Saturday, August 31, 2013

Good Love

I've linked you up to her before, and she's here again: the marvelous Sarah Bessey.

Rachel Held Evans is writing a series on submission, as it pertains to spouses and others in the church. As usually with Ms. Evans, I agree with some, disagree with some, but generally appreciate the attitude of not slamming those with whom you may disagree, but trying to dialogue and understand.

Sarah Bessey wrote this beautiful post on what mutual submission looks like in her marriage, and folks, lemme tell you...

This is what I want my marriage to look like.

"I just want to read dog-eared poetry books and cook his meals, argue with him about theology and then kiss him on the kitchen floor."

I don't need to set down rules and lines for how Dan and I will show grace and love (and yes, sometimes submission) to one another. I do need to continually remind myself of the incredible grace and love shown to me, and continually strive to extend that grace and love to my husband.

Sometimes this will mean submitting to my husband's will by him going out with friends again. Sometimes it means he submits to my will and has a quiet night in with me. Sometimes it means we carefully discuss the pros and cons of the churches we've visited and decide together which one we feel is best for us.

And that's the beauty of Sarah's post. It doesn't matter on which side of the egalitarian/complementarian line you fall. She's talking about love, self-sacrifical, servant-hearted love.

The kind Jesus gave, and asks us to give.

Thursday, August 29, 2013

Chocolate Ganache Tart

I'm not exactly sure what to call this dessert (except AMAZING, of course). Isn't a ganache usually a garnish? Or is it a style of preparing chocolate? And tarts usually include fruit of some kind....

Anyway, this dessert is awesome and amazing and you will love your life after one tiny little slice.

You will also be highly energized. Holy dark chocolate caffeine.

Both of my sisters in law requested this dessert for their birthdays this year, and I was more than happy to accommodate because (as is generally true of my cooking) you get a lot of bang for your buck.

And a lot of chocolate.

I originally found this recipe in a Real Simple magazine. The original calls for hazelnuts, which I have omitted largely because I am lazy, and I did not feel that they added very much to the tart. Hazelnut is lovely, so if it's really your cup of tea you can always add some (very) finely chopped hazelnuts to the crust.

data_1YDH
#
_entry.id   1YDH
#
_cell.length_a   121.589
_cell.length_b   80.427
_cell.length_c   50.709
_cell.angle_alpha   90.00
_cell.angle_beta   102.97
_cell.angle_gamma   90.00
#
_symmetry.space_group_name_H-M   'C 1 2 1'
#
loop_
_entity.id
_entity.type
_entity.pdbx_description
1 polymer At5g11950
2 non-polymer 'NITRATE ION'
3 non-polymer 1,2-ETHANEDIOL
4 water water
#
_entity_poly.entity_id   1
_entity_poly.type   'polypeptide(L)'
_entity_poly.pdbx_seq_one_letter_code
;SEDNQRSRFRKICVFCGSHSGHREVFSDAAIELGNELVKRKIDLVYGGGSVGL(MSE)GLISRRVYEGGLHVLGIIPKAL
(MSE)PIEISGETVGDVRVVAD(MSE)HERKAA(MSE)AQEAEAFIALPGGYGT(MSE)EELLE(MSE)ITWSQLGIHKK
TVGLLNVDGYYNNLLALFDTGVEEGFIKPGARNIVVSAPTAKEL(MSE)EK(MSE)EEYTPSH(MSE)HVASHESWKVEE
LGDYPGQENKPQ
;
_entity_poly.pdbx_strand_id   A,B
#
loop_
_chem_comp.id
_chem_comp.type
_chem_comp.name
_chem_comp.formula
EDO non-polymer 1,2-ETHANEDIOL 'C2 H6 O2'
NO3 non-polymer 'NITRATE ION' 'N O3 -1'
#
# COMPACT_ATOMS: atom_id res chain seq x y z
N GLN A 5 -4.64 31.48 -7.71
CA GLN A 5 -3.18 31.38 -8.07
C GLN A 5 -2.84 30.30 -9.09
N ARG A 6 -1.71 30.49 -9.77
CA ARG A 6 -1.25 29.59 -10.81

Also? This isn't a cheap dessert. Especially if you use good chocolate. But it's worth every penny (except the pennies you didn't spend on the hazelnuts, because they're not important. Unless they you...).

Onto the important stuff!!

Chocolate Ganache Tart

2 cups of finely crushed chocolate wafer cookies
1 stick of butter
12 oz dark or semisweet chocolate (I usually buy Ghiradelli's, which is sold in the baking aisle in 4 oz bars, and I buy two bars of their dark chocolate, either 60% or 72% cocoa depending on what's in stock, and one bar of semisweet)
1 1/2 cups heavy cream
coarse sea salt

Finely crush your chocolate wafer cookies. Nabisco is my favorite brand, their cookies are thin and fine and not too sweet, but I've also used chocolate graham crackers in a pinch and they work just fine. I throw the cookies in the blender and pulse until they're very fine. Throw those cookie crumbs in a bowl, and add sea salt to taste (I probably only use about 1/4 tsp).

Melt the butter and, while mixing with a fork, slowly pour the butter into the crushed cookie crumbs. Stir until thoroughly mixed. The cookie crumbs should be damp, but not soggy. Pour the cookie-butter mix into a tart pan and try to refrain from eating the whole bowl. Press the crumbs firmly and evenly into the pan with your hands. Bake at 350 for 10-12 minutes, or until firm and dry. Cool completely.

In a medium saucepan, heat the cream until juuuust barely boiling. Meanwhile, break the chocolate bars into small pieces. Turn off the heat to the cream and slowly stir the chocolate into the cream until all chocolate is melted and smooth. Pour the chocolate ganache into the crust and place in the refrigerator until completely cool and hard.

You'll know you're at the perfect temperature when you see lots of little bubbles around the edges of the pot. Don't heat it far beyond that! 

At first it seems like all that chocolate could never be melted and absorbed. Just keep stirring. 


That's it! I like to serve this with something like raspberries and coffee--the flavors blend really well. I've also had this with sweet dessert wine, which is a real treat. Anything either sickeningly sweet (like the dessert wine) or equally rich and somewhat bitter (like good coffee) balance nicely.

Oh, and if you know anything about what makes a tart or ganache a tart or ganache, please let me know so I don't die in ignorance!

Tuesday, August 27, 2013

Vacation Part 2: San Diego

After five days in Colorado, we boarded another Southwest flight (more kids) and headed for our second favorite place on earth: San Diego!

Besides having gorgeous weather all.the.time, beautiful beaches, and a very fun, laid-back vibe, San Diego is also home to some delicious food and beer. So naturally we're obsessed.

We rented a sweet ride, too.

It was suuuper windy in the backseat (especially on the highway, which is mostly how we got around) so I decided to channel Audrey Hepburn to keep my hair presentable.